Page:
And tkarter makes a good point, that's how I shoot or at least practice with my KP95 ... I don't even use the sights.... which is a good thing.. I tried to kit a yellow 12"x16" No trespassing sign from about 75ft the other night.... it was so dark that's all I could see, that and the sights just slightly.... I think I came within 2ft of hitting it..
 

MountainGator

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blume357":3lcr5rwc said:
The potential problem I see with that Gator is you are pointing the pistol at 'things' and especially a person before you have acquired and identified your target. Yes, I know it's a 'catch 22' but I know for a fact that when I'm scared sh%$&ess and the adrenaline is flowing the 10lb trigger pull on my P95 is going to seem light as a feather. I also know that when this is going on you sometimes see things different.... I've had it happen... a person opens the door and runs in the room to scare you as a joke and you don't even recognize them.... and they are yout best friend you've known all your life...

And tkarter makes a good point, that's how I shoot or at least practice with my KP95 ... I don't even use the sights.... which is a good thing.. I tried to kit a yellow 12"x16" No trespassing sign from about 75ft the other night.... it was so dark that's all I could see, that and the sights just slightly.... I think I came within 2ft of hitting it..

You are cerrtainly right on the 'catch 22' 357, as well as how some can react under periods of stress and surprise. But to try to further clairify, while any good tactical light has a narrow beam, it is not a laser, and you can adequately illuminate the target with the weapons aimpoint not actually "on target". So again (imho) I feel that there is a "reasonable" technique that can be employed to get a 'reasonable' ID in low-light situations. Point (aim) 2 ft. in front of, or 2 ft. to the side of the potential threat. You will still get the incapaciting effects of the 125 lumen strobe and you have the opportunity to get a positive ID.

Now it sounds like we both use threat focused point n' shoot techniques for TA (yep tk, heard of it and learnt it 39 years ago. The only time that I ever used the sights on my 1911 or my M-16 were at the range - not in fire fights). So I wonder that even if one had a light (say in the weak-side hand) if we wouldn't instinctively point the light and the pistol "together" in that high stress, state of confusion situation?

We're still left with the conundrum of how to get positive ID in low-light situations. [you knew that the sign was there and that it was a sign (vice the origional Bill of Rights), and you ASSUMED that no one was standing 2 feet from it]. Short of an IR illuminator & sensor / FLIR / or some other Night Vision device, I'm left with white light. So you either turn (whatever your light source is) on, and expose your position, or you "Blow Grandma Away" (or your neighbor) because you didn't make a positive ID.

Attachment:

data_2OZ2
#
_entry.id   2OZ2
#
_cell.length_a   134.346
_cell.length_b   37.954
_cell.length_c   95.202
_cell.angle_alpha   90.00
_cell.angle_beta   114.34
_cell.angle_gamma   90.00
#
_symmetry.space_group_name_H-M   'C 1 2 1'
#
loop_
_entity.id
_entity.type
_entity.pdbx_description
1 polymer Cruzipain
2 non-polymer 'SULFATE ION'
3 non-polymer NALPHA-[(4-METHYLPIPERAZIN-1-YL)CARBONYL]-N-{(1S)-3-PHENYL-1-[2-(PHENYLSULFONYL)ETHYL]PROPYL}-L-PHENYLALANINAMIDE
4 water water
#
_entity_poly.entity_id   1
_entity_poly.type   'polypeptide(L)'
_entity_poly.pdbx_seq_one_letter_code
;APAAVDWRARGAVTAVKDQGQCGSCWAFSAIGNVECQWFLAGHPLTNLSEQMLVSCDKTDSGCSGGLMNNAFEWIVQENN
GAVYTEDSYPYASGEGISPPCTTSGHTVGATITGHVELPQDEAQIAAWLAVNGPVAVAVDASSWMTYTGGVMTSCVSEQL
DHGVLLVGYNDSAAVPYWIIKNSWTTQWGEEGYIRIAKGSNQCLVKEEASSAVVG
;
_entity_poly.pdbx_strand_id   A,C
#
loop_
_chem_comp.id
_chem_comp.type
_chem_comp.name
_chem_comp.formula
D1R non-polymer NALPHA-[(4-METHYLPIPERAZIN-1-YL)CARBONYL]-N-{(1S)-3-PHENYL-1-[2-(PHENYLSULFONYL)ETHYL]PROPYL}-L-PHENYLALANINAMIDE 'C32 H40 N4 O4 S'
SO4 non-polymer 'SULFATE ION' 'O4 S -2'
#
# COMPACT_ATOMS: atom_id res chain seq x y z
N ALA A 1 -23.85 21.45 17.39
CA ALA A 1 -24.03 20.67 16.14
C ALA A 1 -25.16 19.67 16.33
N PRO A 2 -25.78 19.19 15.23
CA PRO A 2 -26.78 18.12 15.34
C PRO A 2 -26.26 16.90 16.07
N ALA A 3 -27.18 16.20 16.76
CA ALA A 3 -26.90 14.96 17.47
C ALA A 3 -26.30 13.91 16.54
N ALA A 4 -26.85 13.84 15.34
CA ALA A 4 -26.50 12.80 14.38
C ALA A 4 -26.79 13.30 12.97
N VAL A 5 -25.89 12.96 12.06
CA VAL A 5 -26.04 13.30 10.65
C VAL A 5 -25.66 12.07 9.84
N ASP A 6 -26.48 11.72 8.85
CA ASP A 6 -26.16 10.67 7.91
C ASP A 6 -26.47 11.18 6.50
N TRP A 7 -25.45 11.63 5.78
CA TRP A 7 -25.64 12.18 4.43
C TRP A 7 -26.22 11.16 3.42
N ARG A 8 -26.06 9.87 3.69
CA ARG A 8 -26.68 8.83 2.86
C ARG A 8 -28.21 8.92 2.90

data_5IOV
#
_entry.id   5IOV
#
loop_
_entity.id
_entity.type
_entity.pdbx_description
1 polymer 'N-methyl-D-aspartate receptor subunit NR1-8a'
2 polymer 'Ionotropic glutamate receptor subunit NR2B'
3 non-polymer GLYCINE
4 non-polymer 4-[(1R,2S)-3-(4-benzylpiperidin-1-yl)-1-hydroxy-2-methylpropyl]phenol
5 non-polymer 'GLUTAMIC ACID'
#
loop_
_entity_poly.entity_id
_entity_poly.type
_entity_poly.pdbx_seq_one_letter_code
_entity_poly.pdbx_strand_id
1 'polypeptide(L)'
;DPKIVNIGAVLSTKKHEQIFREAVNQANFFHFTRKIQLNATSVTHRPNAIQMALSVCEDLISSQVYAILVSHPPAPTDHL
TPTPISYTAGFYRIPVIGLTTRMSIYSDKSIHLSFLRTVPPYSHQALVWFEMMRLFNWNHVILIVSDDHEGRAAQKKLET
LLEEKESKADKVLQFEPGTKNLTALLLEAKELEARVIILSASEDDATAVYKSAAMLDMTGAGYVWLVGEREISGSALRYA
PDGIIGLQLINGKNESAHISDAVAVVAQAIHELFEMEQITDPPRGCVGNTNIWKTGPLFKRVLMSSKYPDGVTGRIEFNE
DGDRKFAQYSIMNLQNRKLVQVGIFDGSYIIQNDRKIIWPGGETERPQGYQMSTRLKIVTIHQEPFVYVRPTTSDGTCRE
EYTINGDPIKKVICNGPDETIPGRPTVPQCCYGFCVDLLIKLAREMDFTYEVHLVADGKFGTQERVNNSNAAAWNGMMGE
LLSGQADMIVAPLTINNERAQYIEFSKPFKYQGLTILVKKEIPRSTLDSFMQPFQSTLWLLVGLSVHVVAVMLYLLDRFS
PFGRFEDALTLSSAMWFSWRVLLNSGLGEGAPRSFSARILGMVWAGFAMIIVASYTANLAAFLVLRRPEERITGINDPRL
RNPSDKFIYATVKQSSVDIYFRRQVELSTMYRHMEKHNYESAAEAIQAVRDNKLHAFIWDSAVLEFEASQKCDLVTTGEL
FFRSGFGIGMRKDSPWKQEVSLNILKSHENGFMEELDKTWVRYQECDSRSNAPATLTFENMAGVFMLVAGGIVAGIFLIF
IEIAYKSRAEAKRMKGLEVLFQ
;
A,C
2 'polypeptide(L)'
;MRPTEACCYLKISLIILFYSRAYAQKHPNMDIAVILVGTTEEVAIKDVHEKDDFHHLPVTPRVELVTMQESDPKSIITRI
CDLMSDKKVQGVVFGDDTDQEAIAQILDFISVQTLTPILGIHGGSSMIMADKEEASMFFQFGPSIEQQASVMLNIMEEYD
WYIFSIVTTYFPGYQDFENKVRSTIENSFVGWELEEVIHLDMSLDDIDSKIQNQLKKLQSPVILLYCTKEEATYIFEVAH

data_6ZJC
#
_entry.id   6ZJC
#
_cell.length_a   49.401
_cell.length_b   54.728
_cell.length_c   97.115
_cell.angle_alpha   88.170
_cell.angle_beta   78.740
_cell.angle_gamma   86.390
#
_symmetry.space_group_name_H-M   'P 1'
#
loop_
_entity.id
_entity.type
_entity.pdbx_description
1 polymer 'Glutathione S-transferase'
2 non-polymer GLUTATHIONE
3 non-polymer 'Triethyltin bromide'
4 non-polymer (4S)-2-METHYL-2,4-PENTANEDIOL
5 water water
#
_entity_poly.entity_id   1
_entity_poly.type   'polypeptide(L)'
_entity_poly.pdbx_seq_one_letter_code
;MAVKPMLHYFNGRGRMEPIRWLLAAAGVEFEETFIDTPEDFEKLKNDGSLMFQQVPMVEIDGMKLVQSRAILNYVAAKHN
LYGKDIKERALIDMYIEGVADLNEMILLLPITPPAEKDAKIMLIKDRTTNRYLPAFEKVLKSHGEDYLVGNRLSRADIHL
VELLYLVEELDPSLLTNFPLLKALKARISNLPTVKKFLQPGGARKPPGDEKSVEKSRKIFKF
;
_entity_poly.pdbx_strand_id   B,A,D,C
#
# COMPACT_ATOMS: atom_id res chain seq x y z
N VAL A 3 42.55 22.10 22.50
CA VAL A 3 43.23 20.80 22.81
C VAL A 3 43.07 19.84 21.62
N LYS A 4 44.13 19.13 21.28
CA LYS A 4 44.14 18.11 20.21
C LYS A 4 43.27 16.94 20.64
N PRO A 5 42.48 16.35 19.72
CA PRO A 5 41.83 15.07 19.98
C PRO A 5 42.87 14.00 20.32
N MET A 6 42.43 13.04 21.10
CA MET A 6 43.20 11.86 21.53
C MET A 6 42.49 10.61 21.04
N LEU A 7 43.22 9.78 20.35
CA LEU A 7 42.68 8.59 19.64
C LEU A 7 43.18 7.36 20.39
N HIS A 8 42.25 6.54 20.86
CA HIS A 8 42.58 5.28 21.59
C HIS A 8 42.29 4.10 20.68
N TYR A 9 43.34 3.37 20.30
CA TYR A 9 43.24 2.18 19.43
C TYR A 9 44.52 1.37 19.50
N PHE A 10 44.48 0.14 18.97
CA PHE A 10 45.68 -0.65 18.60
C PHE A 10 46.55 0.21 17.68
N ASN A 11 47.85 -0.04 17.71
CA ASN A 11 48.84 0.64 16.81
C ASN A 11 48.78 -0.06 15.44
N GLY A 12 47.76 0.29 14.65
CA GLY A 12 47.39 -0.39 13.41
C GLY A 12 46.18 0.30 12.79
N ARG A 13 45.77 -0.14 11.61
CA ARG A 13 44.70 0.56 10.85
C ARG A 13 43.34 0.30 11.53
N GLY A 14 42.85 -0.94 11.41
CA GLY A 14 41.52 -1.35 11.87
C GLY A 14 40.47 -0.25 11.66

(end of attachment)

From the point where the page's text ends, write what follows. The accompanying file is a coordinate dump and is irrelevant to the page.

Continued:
...jmho, ymmv,
StaySafe
 

tkarter

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How about a loud yell calling for identification before you shoot?

Granny is going to say its me granny.


Anyone with any sense will answer up when they think they are about to be shot.

Room clearing might be a different thing but that is what LEO are for.

tk
 

MountainGator

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tkarter":3pk3lp5i said:
How about a loud yell calling for identification before you shoot?

Granny is going to say its me granny.


Anyone with any sense will answer up when they think they are about to be shot.

Room clearing might be a different thing but that is what LEO are for.

tk
12/27 my 90 year-old Aunt came home from an casino outing. "A Neighbor Friend of hers" who had a key to the house was hiding in a closet 'three sheets to the wind'. Auntie doesn't own a firearm, but when she heard noises comming from the closet, she went and got the biggest 'fry pan' she had, and then called out "Who's in there?" There was no responce. Terrified, she somehow found the courage to open the door to the closet, and there was her friend sitting there sobbing, unable to respond.

Now If anyone is hiding a closet in MY house (wasted or not) there is a real good chance that they ARE going to get a loaded firearm pointed at them, but I just want to make sure that it is not a neighbor friend that can not respond before I pull the trigger.
 

MountainGator